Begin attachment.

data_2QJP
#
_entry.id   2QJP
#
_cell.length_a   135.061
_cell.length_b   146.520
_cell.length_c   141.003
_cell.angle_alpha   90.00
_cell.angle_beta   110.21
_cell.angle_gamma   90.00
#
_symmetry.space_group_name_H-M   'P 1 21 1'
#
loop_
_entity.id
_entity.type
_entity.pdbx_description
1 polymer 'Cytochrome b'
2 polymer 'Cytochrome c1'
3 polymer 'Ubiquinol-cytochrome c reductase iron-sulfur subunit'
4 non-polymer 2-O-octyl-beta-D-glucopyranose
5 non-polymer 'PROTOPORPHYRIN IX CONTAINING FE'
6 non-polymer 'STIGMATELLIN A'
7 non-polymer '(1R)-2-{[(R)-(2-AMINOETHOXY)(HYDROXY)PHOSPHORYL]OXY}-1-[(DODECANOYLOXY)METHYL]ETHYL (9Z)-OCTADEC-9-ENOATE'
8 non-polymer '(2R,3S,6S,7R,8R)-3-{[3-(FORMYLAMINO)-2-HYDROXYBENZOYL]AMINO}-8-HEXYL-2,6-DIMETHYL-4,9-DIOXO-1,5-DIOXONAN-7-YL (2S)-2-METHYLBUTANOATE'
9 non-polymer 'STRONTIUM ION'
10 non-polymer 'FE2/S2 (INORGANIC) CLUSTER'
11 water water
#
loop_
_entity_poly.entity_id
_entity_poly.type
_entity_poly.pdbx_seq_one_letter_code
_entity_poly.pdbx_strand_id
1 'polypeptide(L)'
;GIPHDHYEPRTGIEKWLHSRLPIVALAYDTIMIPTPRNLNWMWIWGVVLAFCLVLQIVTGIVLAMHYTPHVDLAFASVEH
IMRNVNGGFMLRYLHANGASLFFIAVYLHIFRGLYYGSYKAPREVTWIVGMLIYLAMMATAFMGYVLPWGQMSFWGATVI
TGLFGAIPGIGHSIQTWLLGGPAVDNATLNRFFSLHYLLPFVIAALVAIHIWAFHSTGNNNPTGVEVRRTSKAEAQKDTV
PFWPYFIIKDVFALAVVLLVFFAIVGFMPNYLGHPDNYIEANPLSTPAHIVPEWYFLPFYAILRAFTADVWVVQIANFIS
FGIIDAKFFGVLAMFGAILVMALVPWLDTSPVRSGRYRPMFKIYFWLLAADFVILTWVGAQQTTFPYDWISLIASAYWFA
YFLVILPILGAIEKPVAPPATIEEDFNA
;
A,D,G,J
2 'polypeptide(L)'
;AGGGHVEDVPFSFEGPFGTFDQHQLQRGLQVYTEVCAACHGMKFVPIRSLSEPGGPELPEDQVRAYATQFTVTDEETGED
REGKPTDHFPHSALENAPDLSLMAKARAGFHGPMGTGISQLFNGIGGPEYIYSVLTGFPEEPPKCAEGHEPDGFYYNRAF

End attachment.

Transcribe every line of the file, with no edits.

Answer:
data_2QJP
#
_entry.id   2QJP
#
_cell.length_a   135.061
_cell.length_b   146.520
_cell.length_c   141.003
_cell.angle_alpha   90.00
_cell.angle_beta   110.21
_cell.angle_gamma   90.00
#
_symmetry.space_group_name_H-M   'P 1 21 1'
#
loop_
_entity.id
_entity.type
_entity.pdbx_description
1 polymer 'Cytochrome b'
2 polymer 'Cytochrome c1'
3 polymer 'Ubiquinol-cytochrome c reductase iron-sulfur subunit'
4 non-polymer 2-O-octyl-beta-D-glucopyranose
5 non-polymer 'PROTOPORPHYRIN IX CONTAINING FE'
6 non-polymer 'STIGMATELLIN A'
7 non-polymer '(1R)-2-{[(R)-(2-AMINOETHOXY)(HYDROXY)PHOSPHORYL]OXY}-1-[(DODECANOYLOXY)METHYL]ETHYL (9Z)-OCTADEC-9-ENOATE'
8 non-polymer '(2R,3S,6S,7R,8R)-3-{[3-(FORMYLAMINO)-2-HYDROXYBENZOYL]AMINO}-8-HEXYL-2,6-DIMETHYL-4,9-DIOXO-1,5-DIOXONAN-7-YL (2S)-2-METHYLBUTANOATE'
9 non-polymer 'STRONTIUM ION'
10 non-polymer 'FE2/S2 (INORGANIC) CLUSTER'
11 water water
#
loop_
_entity_poly.entity_id
_entity_poly.type
_entity_poly.pdbx_seq_one_letter_code
_entity_poly.pdbx_strand_id
1 'polypeptide(L)'
;GIPHDHYEPRTGIEKWLHSRLPIVALAYDTIMIPTPRNLNWMWIWGVVLAFCLVLQIVTGIVLAMHYTPHVDLAFASVEH
IMRNVNGGFMLRYLHANGASLFFIAVYLHIFRGLYYGSYKAPREVTWIVGMLIYLAMMATAFMGYVLPWGQMSFWGATVI
TGLFGAIPGIGHSIQTWLLGGPAVDNATLNRFFSLHYLLPFVIAALVAIHIWAFHSTGNNNPTGVEVRRTSKAEAQKDTV
PFWPYFIIKDVFALAVVLLVFFAIVGFMPNYLGHPDNYIEANPLSTPAHIVPEWYFLPFYAILRAFTADVWVVQIANFIS
FGIIDAKFFGVLAMFGAILVMALVPWLDTSPVRSGRYRPMFKIYFWLLAADFVILTWVGAQQTTFPYDWISLIASAYWFA
YFLVILPILGAIEKPVAPPATIEEDFNA
;
A,D,G,J
2 'polypeptide(L)'
;AGGGHVEDVPFSFEGPFGTFDQHQLQRGLQVYTEVCAACHGMKFVPIRSLSEPGGPELPEDQVRAYATQFTVTDEETGED
REGKPTDHFPHSALENAPDLSLMAKARAGFHGPMGTGISQLFNGIGGPEYIYSVLTGFPEEPPKCAEGHEPDGFYYNRAF